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Game Features: Project Reality’s ‘Squad’

Military Games

Game Features: Project Reality’s ‘Squad’

Will Project Reality's 'Squad' help narrow the gap between military simulators and arcade shooters? Time will tell.

Will Project Reality's 'Squad' help narrow the gap between military simulators and arcade shooters? Time will tell.

by Joseph Luster

Many of the massive budget triple-A war games don’t have the luxury of focusing too closely on realism. Would you really be able to pull in a wide enough audience for the latest Call of Duty or Battlefield game if the spotlight were more on true-to-life ballistics and damage than pure arcade-style action? Probably not. And then there’s the other end of the spectrum, occupied by straight-up military simulators like the ARMA series. This is the gap that the folks behind the Project Reality: Battlefield 2 mod hope to bridge with their latest game, Squad.

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Squad seems like the next logical step after Project Reality, giving the team a chance to branch out with their own stand-alone game that does more than build upon a pre-established IP. On paper Squad is very similar to Battlefield, in that it’s billed as “an online, team-based military themed first-person shooter where high levels of teamwork and communication are crucial to success.” Squad is taking this concept, applying the level of realism generated in Project Reality, and popping it in the solid framework of Unreal Engine 4.

Teamwork Is Essential

Players will be able to hop in squads consisting of up to nine people, with those squads then forming teams of up to 50 on 100-player servers. If the game’s description didn’t already tell you that Squad is very dependent on teamwork, that should do the trick. Teams will do battle in large-scale environments—both directly based on and inspired by real world locations using Geographic Information Systems satellite data—and there will also be a base-building feature that further solidifies its focus on teamwork and leadership. This should help attract players who are less into the destructive elements of combat, as they’ll be able to hang back, build fortifications and strongpoints for their team, and could end up being just as decisive a part of victory as anyone else.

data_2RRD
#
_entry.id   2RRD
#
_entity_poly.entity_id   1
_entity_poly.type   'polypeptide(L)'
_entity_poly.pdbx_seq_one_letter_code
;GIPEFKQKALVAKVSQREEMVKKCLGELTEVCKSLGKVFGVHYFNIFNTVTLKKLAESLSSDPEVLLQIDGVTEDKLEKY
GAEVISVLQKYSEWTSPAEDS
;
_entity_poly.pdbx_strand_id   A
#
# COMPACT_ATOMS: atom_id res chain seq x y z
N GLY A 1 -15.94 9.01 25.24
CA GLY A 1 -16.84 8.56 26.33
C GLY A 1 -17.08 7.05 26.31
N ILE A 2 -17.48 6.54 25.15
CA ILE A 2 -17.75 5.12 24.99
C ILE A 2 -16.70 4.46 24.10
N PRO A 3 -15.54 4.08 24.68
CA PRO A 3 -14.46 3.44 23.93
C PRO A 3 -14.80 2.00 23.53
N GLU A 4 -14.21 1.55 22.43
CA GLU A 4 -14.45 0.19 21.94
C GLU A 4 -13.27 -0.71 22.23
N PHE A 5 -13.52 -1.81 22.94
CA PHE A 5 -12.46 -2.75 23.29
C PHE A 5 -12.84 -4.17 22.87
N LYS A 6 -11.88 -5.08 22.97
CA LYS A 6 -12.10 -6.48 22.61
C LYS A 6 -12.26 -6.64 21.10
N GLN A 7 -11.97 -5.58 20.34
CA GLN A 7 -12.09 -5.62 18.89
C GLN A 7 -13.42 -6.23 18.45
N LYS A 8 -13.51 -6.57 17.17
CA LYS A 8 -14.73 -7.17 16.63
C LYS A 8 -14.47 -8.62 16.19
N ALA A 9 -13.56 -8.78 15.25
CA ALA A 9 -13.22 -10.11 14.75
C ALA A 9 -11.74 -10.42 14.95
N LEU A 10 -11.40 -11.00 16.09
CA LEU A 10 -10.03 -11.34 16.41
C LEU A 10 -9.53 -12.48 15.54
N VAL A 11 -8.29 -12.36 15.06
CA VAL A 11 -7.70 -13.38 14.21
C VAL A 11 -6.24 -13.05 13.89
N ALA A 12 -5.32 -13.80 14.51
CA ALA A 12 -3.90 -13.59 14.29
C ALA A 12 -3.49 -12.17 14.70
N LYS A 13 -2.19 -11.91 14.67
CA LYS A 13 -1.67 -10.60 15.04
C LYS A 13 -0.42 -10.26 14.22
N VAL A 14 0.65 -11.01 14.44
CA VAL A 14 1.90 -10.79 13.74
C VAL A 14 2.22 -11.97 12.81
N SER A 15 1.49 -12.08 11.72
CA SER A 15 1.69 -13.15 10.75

It seems that level of customizability is key to the overall communal experience of Squad. Combined Arms Warfare means players can choose to take on different tasks, like joining a tank crew, or co-piloting a CAS helicopter, or hitting the ground screeching and kicking up dirt on a motorcycle. While the servers, max team size, and environments are indeed massive, Squad promises scalability that can also accommodate enjoyment on a smaller scale with more concentrated fighting areas. Positional voice communication allows for strategizing on the go with fellow squad leaders, or those right next to you, with no need for third-party programs.

Beefed Up Physics Models

Of course, the whole reason we’re even talking about the Project Reality devs and Squad comes right back to realism, which is at the forefront here and a big part of the nuts and bolts that make the game. Squad’s custom physics engine code produces simulated Newtonian physics that enhance the experience of firing everything from small arms to mounted machine guns, grenade launchers, and rockets. The receiving end is getting equally special attention, with simulated damage models greatly affecting movement and the ability to recover from fire. Needless to say, this is one of the reasons medics will be playing an especially crucial role in Squad.

At this point we’re not too far out from Squad’s successful turn at Steam Greenlight, a community-bolstered process it went through with flying colors. It’s currently expected to be released in 2016, so we all have time to prep ourselves for its more realistic take on war gaming.

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